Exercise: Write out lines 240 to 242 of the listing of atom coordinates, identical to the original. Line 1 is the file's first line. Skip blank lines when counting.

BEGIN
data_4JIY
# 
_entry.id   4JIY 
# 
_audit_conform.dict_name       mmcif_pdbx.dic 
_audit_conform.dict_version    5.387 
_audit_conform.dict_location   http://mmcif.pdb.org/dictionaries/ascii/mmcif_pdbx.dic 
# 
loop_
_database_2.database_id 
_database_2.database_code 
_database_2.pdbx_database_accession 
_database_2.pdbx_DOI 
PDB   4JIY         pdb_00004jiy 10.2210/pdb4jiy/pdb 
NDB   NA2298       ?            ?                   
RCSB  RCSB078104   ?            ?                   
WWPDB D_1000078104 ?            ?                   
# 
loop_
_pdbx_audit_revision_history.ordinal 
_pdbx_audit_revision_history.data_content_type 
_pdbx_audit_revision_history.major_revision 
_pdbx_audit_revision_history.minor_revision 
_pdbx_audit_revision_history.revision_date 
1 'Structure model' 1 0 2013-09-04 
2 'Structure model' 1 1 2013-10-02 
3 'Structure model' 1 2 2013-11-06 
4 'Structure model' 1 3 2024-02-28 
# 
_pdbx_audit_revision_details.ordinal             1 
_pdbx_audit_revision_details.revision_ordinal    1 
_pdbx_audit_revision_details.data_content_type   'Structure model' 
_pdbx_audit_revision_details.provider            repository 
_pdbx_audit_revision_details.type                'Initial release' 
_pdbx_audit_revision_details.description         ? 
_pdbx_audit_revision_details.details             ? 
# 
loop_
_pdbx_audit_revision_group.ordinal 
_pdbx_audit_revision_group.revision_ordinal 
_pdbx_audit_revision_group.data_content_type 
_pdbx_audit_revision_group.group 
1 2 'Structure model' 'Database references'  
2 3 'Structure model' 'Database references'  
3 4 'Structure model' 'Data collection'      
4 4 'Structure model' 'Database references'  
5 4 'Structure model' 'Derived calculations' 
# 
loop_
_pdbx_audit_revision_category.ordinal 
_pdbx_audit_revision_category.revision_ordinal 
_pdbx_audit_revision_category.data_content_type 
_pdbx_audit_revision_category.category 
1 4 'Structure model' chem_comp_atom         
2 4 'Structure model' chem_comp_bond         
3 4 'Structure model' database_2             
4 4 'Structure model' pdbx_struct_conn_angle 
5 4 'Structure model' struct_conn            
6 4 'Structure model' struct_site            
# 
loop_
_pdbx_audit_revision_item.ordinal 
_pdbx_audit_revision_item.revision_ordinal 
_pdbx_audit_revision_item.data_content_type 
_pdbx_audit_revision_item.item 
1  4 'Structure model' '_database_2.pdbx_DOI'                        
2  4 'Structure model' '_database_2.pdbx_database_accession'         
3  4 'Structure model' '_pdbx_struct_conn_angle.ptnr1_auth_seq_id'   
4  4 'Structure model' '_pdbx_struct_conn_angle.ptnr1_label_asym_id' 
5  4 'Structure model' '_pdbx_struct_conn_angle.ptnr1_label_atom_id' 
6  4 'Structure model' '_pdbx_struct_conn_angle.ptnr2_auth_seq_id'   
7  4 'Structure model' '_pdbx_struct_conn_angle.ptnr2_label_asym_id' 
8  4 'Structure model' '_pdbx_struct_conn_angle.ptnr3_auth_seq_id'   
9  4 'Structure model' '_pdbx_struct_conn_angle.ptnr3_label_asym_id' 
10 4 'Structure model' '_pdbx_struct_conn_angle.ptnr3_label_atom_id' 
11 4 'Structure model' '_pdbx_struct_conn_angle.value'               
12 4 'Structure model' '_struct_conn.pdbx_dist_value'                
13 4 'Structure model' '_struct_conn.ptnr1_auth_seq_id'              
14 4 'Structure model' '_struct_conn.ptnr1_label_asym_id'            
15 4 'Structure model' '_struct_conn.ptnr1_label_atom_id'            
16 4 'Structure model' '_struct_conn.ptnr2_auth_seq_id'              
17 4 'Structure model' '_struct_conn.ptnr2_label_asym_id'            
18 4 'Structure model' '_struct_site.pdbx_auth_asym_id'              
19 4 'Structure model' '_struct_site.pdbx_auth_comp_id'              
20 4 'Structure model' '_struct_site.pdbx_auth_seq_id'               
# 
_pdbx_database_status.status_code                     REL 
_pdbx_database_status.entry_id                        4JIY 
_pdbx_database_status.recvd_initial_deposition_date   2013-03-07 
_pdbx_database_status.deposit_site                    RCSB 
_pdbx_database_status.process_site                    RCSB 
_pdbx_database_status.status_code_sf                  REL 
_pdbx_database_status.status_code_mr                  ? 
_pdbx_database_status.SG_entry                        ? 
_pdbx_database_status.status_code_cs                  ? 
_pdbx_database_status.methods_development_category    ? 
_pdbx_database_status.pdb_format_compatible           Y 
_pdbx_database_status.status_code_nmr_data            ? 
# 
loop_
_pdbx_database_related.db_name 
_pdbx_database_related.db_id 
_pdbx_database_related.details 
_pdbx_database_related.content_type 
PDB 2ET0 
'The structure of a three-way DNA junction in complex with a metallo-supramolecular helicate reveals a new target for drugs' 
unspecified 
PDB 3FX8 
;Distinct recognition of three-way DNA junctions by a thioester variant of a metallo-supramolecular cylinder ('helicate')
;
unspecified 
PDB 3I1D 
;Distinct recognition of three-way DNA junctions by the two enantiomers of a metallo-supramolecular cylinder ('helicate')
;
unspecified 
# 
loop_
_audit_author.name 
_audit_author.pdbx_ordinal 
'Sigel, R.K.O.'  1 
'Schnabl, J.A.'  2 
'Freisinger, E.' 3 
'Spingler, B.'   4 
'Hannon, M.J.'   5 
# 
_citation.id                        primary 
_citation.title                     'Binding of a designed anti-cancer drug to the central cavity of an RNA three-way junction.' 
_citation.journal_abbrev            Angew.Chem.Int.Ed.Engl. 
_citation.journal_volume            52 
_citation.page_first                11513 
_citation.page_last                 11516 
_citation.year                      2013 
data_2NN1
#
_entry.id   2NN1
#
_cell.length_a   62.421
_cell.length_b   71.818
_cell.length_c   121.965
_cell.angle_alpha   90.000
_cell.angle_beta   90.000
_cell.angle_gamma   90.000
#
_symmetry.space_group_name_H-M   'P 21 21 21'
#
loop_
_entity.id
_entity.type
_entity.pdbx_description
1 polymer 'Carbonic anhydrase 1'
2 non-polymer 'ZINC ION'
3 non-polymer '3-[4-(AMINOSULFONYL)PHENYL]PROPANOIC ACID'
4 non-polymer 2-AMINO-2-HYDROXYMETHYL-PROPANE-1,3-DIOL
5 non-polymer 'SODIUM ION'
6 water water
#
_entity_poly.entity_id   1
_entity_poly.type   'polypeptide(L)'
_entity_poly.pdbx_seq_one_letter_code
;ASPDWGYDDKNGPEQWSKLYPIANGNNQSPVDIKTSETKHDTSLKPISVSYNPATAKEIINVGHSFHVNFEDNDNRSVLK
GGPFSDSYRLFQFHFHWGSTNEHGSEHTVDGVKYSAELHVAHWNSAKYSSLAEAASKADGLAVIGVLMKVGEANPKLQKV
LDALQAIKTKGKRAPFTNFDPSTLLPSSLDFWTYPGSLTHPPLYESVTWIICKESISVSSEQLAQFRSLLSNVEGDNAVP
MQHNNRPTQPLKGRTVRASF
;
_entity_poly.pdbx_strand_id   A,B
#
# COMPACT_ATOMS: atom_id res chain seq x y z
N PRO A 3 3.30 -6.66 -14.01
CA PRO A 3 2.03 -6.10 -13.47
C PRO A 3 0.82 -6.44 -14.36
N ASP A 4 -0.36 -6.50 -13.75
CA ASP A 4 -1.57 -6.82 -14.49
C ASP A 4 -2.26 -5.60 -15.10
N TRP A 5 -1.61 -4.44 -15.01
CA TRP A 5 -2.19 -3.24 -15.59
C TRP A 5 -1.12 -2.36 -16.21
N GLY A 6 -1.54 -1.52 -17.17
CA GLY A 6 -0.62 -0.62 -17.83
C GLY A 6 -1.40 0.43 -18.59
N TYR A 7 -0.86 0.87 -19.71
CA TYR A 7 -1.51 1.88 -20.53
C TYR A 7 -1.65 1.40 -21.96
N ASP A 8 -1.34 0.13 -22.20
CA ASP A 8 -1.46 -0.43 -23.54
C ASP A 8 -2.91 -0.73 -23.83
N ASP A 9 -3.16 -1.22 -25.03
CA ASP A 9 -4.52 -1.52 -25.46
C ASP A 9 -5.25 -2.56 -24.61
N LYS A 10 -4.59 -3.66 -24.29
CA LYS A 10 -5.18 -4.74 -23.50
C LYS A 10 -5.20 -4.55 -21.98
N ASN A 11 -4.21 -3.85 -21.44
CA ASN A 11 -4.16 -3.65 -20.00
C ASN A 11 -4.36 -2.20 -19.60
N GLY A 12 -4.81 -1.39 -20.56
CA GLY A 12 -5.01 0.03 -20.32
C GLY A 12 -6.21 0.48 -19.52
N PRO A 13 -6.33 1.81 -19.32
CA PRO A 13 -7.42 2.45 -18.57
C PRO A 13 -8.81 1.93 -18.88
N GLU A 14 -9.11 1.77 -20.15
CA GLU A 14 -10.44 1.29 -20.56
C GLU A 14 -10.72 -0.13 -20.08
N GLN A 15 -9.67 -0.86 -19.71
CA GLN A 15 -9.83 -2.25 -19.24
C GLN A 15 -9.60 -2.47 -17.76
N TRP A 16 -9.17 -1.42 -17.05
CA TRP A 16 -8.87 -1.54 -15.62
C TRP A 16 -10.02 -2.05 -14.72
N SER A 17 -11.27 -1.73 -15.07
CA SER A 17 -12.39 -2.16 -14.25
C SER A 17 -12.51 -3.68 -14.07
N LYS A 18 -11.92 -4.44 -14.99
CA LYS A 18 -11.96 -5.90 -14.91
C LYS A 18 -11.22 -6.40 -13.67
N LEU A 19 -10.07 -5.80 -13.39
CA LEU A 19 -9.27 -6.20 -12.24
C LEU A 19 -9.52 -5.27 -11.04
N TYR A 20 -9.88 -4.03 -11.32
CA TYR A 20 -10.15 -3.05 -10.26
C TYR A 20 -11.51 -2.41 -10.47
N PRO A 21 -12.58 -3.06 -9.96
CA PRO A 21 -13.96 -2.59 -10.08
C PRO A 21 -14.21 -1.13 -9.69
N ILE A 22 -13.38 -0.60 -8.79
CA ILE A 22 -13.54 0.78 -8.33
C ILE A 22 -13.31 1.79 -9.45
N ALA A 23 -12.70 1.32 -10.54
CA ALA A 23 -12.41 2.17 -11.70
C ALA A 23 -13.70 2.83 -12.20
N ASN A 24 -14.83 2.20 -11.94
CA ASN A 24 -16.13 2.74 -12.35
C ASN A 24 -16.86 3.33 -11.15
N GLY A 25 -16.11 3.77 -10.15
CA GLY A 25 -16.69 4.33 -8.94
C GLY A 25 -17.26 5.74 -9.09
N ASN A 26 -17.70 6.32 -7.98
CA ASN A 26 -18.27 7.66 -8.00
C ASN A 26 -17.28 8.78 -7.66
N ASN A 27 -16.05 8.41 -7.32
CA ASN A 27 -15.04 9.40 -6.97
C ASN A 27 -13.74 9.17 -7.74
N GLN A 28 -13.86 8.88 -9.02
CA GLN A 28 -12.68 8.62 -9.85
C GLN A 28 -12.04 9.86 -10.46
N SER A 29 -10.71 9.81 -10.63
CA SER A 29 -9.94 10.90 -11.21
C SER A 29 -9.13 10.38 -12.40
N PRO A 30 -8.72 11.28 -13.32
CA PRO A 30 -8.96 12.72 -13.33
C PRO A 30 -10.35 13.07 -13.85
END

N ASN A 27 -16.05 8.41 -7.32
CA ASN A 27 -15.04 9.40 -6.97
C ASN A 27 -13.74 9.17 -7.74